Packing Wine & Beer in Your Luggage | How to Safely Transport Beverages on Your Trip

Hi there, it’s Ernest from Trip Astute. In
this video, we’re exploring a common question, especially for those of you
traveling back from Europe … How to transport wine and beer in your luggage? (light chiming music) I’ve struggled with the idea of
transporting alcohol from my travel destination. While it seems intuitive to
me that I would transport them via carry-on rather than my checked-in bag,
you really don’t have a choice. Security protocols for most
international flights in the US require that you transport liquids via checked-in luggage. So, suppose you’re visiting France, Italy, or Germany, and you pick up
a few bottles of wine or beer. What’s the best way to transport it back in your
suitcase? Well, the most efficient way would be to use your
clothing to minimize the impacts and vibrations. Most travel experts
advise putting your bottle in a sealed bag, then placing them in a pair of socks.
Then, wrap the bottles with the thickest clothing that you have in your suitcase.
When placing the bottles and cans inside your suitcase or bag, you want to create
as much buffer as possible from the sides of the suitcase. Basically, you want
to avoid having the bottles or cans from touching the edge of your bag. You want
to use your clothes and shoes to create layers on all sides, then place the
bottles and cans toward the middle. I suggest staggering the bottles and also
making sure that there’s enough material so the bottles and cans don’t touch one
another. You want to pay special attention to the neck of the bottles
too, as it’s definitely the most likely spot to break while transporting. Also,
keep in mind that while these packing tips apply to any type of bottled or canned
beverage, there are specific limits defined by the government. Here in the US,
Customs will allow you to bring in an unlimited amount of wine as long as it’s
under 24 percent alcohol by volume. And according to the rules, only one liter of
the wine that you import is duty-free. Anything above the liter is subject to
a three percent tax. While it’s not much of a fee, and to be honest, it seems to be
rarely enforced, it’s something to keep in mind if you’re planning to
transport wine. Also, transporting liquor is a whole other issue and topic. I
won’t get into the details, but just know that the United States TSA prohibits any
air travel with liquor that’s over 140 proof. So, getting back to beer and wine,
here’s some additional tips to keep in mind. Number one: Use wine skins and
bottle protectors. There are several inexpensive products that are geared to
help travelers transport wine bottles. While you can use a normal plastic bag,
these specialized pouches often provide extra cushioning, as well as absorbent padding and sealing to protect the contents of your bag from any potential
leaks. They’re fairly inexpensive and some are even reusable. Number two: Keep a
copy of the rules with you. Every once in a while, you may encounter an airline or
airport employee who hassles you about checking in your beverages. Having a copy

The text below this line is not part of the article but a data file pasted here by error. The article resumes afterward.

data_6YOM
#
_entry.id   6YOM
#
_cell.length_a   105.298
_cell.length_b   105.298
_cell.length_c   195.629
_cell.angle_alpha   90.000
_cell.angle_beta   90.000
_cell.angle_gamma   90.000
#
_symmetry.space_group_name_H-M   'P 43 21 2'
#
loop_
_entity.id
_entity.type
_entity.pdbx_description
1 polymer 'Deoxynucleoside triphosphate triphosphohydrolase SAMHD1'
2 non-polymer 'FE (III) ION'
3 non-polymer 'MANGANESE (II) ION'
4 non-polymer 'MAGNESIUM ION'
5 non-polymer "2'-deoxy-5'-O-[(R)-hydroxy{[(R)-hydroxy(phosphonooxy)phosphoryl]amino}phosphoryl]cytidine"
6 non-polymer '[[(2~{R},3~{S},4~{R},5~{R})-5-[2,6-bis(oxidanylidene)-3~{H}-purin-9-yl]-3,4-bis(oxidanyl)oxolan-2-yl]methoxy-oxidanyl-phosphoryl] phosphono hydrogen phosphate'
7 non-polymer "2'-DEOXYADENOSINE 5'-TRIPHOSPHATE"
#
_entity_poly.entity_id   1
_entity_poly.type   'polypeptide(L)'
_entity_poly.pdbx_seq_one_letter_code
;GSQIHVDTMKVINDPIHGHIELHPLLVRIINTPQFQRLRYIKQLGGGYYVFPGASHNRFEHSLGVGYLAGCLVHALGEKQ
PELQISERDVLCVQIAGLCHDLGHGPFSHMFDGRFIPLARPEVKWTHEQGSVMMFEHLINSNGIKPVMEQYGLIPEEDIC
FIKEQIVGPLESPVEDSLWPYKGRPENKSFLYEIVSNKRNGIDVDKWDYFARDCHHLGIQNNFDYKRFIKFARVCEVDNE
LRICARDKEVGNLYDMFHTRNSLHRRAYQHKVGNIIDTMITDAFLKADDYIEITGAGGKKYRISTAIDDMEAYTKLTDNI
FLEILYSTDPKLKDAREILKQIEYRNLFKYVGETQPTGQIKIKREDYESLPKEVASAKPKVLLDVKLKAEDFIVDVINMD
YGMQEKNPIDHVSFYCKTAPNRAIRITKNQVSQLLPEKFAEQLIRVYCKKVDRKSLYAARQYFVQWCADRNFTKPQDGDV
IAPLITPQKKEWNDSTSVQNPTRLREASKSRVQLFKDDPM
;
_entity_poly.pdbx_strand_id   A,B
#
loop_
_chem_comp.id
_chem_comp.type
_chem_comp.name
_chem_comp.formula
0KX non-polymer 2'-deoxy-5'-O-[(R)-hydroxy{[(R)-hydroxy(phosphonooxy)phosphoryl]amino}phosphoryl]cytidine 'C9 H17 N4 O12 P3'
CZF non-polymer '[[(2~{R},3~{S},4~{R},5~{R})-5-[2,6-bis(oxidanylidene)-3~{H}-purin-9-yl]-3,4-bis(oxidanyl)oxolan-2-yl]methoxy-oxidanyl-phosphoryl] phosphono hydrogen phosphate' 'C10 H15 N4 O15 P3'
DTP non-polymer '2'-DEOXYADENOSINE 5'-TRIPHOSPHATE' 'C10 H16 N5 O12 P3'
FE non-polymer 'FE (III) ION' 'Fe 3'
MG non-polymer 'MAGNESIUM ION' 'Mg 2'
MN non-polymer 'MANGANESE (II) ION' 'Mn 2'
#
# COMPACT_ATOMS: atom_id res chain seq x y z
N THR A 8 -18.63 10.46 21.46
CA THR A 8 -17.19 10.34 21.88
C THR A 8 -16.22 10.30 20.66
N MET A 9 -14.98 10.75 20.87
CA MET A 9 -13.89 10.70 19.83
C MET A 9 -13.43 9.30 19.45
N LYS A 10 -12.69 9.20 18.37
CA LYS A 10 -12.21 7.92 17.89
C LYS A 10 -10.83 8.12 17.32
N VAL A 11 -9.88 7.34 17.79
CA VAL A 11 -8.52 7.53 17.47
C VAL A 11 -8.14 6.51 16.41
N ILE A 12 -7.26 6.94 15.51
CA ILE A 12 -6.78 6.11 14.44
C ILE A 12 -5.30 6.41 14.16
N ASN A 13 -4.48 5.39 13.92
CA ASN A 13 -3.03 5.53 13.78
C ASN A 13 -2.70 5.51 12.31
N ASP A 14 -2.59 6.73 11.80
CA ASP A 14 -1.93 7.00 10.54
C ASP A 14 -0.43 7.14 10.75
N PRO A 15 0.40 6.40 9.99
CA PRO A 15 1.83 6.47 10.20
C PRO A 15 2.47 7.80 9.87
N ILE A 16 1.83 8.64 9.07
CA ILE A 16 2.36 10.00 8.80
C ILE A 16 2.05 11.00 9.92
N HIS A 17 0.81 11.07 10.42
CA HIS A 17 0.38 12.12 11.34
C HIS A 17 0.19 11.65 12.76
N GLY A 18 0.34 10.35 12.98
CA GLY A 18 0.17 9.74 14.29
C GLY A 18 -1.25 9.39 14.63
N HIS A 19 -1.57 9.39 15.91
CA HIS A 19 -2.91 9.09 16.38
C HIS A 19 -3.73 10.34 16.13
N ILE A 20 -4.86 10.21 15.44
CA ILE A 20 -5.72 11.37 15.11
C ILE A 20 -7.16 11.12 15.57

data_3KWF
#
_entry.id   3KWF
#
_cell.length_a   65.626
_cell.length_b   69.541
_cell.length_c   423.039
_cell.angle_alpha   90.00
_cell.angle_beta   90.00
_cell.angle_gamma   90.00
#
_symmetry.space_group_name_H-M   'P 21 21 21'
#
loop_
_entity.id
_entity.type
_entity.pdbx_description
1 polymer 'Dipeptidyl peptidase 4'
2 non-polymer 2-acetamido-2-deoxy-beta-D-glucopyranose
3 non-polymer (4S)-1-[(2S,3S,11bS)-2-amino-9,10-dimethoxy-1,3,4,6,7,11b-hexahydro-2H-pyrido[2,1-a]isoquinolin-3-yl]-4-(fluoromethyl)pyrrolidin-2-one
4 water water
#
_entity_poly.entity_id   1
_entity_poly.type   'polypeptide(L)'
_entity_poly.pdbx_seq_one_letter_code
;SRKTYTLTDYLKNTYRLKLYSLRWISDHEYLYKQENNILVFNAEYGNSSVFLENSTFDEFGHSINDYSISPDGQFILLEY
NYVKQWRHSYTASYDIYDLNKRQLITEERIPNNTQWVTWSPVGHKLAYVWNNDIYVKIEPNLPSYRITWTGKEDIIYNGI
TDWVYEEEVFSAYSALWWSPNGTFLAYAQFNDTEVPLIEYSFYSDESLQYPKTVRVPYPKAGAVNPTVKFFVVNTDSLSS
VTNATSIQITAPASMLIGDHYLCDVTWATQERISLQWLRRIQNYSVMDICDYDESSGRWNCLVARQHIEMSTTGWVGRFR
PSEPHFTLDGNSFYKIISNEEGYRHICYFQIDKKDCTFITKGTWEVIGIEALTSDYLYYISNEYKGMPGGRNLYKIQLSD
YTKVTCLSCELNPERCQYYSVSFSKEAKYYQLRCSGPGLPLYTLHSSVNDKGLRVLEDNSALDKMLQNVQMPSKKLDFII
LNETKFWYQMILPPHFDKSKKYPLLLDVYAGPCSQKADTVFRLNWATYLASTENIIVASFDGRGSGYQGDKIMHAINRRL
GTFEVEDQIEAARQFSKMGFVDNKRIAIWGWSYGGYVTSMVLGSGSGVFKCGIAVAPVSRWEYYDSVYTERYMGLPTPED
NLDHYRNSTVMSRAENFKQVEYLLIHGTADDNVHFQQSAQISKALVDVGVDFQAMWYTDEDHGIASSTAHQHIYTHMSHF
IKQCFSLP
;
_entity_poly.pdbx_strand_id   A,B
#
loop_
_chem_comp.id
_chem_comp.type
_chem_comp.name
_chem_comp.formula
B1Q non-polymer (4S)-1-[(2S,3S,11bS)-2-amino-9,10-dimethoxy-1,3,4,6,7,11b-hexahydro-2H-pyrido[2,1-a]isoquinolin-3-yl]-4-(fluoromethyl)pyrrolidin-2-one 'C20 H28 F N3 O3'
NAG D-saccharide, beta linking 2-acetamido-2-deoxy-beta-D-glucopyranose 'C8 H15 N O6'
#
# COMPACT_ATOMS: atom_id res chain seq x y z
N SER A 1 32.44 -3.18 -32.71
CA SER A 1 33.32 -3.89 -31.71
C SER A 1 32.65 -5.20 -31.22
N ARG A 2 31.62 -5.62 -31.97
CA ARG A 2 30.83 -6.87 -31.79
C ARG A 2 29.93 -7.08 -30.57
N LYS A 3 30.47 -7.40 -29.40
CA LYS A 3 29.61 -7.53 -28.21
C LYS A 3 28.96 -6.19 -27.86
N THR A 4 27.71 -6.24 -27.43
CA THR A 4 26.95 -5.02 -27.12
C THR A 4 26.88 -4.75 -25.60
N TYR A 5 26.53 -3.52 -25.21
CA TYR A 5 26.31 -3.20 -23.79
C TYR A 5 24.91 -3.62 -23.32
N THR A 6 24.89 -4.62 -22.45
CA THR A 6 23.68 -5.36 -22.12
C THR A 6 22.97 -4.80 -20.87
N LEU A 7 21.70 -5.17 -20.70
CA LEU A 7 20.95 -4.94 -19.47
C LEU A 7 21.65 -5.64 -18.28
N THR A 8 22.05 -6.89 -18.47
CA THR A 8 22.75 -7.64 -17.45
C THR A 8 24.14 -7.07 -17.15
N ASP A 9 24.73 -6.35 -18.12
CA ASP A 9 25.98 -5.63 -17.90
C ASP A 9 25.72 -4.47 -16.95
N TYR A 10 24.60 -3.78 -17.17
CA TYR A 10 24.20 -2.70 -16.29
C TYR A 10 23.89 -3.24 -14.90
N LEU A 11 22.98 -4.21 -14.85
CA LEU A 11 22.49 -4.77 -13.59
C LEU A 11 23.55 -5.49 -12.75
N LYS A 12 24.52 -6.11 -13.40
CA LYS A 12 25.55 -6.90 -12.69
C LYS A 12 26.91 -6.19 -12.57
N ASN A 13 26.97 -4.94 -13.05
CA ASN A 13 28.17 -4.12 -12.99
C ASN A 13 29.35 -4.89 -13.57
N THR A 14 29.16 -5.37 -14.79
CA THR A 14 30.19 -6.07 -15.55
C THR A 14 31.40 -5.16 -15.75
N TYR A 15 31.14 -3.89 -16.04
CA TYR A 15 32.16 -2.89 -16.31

of the TSA and airline rules with you can help in case you encounter any
problems during the check-in process. I’ll include a link to the TSA
guidelines in the video description below. In addition, if you’re traveling
internationally, you may want to do a quick google search on your departure
country’s rules before your trip just to be safe.
Some countries may restrict the amount of wine or beer that can travel out of
the country, or impose special fees. Number three: Consider shipping your alcohol
instead. If you’re traveling domestically, it might be easier to have your alcohol
shipped to you directly so you don’t have to worry about packing it. However,
if you’re traveling internationally, it’s usually cheaper to transport your wine
or beer via your luggage, even if you have to pay additional baggage or custom
fees. This is because by using your luggage, you can usually avoid the
value-added tax imposed during shipping, also known as VAT. Number four: Consider
bottles instead of cans. While cans may seem more durable
since aluminum is more malleable, they are actually more prone to bursting if
compressed. This is especially true if your luggage gets stuck under a bunch of
other heavy suitcases. So, if given the choice, you’re probably
better off transporting bottles instead of cans. Number five: Use a hard suitcase. A
hard suitcase is a much better choice if you’re planning to transport alcohol. In
general, hard suitcases should protect the contents of your bag more
effectively, and may reduce the additional compression from being
stacked under other bags. It’s not a requirement, but if you have the option, I
would opt for a hard suitcase if you’re planning to transport your beverages.
Number six: Carry a collapsible duffel bag. A small collapsible duffel bag can
easily save the day if you happen to stuff your bag with alcohol and you run
out of space for all your clothes and personal items. Rather than over stuffing
your suitcase, you’re better off having the extra luggage space if needed.
Number seven: Buy a wine suitcase. If you’re a wine enthusiast or someone who
buys a lot of wine while traveling, then your best bet is to buy a dedicated bag
for this purpose. There are plenty of options out there, and most are fairly
pricey, but if you’re buying expensive bottles of wine, then this is by far the
safest option for transport. Have you ever checked in wine or beer in your
suitcase? If so, did it survive the flight? Let us know in a comment section below.
We’ve included Amazon links to some of the products mentioned in this video. As
always, Trip Astute does get a percentage if you use our link. It doesn’t cost you
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next time, travel safe and travel smart.


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